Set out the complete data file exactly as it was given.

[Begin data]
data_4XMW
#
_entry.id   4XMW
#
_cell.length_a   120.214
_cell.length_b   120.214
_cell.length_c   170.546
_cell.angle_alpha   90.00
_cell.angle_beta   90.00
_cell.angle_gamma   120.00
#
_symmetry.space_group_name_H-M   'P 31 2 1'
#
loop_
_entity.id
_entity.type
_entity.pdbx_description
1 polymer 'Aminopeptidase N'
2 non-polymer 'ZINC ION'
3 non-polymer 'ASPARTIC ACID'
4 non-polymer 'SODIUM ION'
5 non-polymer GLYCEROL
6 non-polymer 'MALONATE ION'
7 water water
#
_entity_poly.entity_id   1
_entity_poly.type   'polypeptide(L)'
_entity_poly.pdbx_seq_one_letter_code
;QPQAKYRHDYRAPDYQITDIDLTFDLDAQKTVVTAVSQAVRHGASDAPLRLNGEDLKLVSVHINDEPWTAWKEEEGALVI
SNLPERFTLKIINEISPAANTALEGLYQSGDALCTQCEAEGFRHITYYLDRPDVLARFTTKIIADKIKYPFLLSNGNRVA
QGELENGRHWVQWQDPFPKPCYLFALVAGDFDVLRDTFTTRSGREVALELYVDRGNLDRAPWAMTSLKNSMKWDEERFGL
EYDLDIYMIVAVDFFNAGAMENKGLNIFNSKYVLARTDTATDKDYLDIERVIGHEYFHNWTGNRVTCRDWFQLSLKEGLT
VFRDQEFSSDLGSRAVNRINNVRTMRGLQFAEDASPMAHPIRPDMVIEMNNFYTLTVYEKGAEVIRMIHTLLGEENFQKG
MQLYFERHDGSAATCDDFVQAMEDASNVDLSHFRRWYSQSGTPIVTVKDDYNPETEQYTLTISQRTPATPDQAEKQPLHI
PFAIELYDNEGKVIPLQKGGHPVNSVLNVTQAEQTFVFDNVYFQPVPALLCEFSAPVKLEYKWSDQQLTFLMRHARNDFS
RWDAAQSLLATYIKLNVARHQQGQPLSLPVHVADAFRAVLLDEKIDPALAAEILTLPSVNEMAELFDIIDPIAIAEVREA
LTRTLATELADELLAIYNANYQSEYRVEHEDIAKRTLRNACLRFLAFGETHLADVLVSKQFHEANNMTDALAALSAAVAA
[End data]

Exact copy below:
data_4XMW
#
_entry.id   4XMW
#
_cell.length_a   120.214
_cell.length_b   120.214
_cell.length_c   170.546
_cell.angle_alpha   90.00
_cell.angle_beta   90.00
_cell.angle_gamma   120.00
#
_symmetry.space_group_name_H-M   'P 31 2 1'
#
loop_
_entity.id
_entity.type
_entity.pdbx_description
1 polymer 'Aminopeptidase N'
2 non-polymer 'ZINC ION'
3 non-polymer 'ASPARTIC ACID'
4 non-polymer 'SODIUM ION'
5 non-polymer GLYCEROL
6 non-polymer 'MALONATE ION'
7 water water
#
_entity_poly.entity_id   1
_entity_poly.type   'polypeptide(L)'
_entity_poly.pdbx_seq_one_letter_code
;QPQAKYRHDYRAPDYQITDIDLTFDLDAQKTVVTAVSQAVRHGASDAPLRLNGEDLKLVSVHINDEPWTAWKEEEGALVI
SNLPERFTLKIINEISPAANTALEGLYQSGDALCTQCEAEGFRHITYYLDRPDVLARFTTKIIADKIKYPFLLSNGNRVA
QGELENGRHWVQWQDPFPKPCYLFALVAGDFDVLRDTFTTRSGREVALELYVDRGNLDRAPWAMTSLKNSMKWDEERFGL
EYDLDIYMIVAVDFFNAGAMENKGLNIFNSKYVLARTDTATDKDYLDIERVIGHEYFHNWTGNRVTCRDWFQLSLKEGLT
VFRDQEFSSDLGSRAVNRINNVRTMRGLQFAEDASPMAHPIRPDMVIEMNNFYTLTVYEKGAEVIRMIHTLLGEENFQKG
MQLYFERHDGSAATCDDFVQAMEDASNVDLSHFRRWYSQSGTPIVTVKDDYNPETEQYTLTISQRTPATPDQAEKQPLHI
PFAIELYDNEGKVIPLQKGGHPVNSVLNVTQAEQTFVFDNVYFQPVPALLCEFSAPVKLEYKWSDQQLTFLMRHARNDFS
RWDAAQSLLATYIKLNVARHQQGQPLSLPVHVADAFRAVLLDEKIDPALAAEILTLPSVNEMAELFDIIDPIAIAEVREA
LTRTLATELADELLAIYNANYQSEYRVEHEDIAKRTLRNACLRFLAFGETHLADVLVSKQFHEANNMTDALAALSAAVAA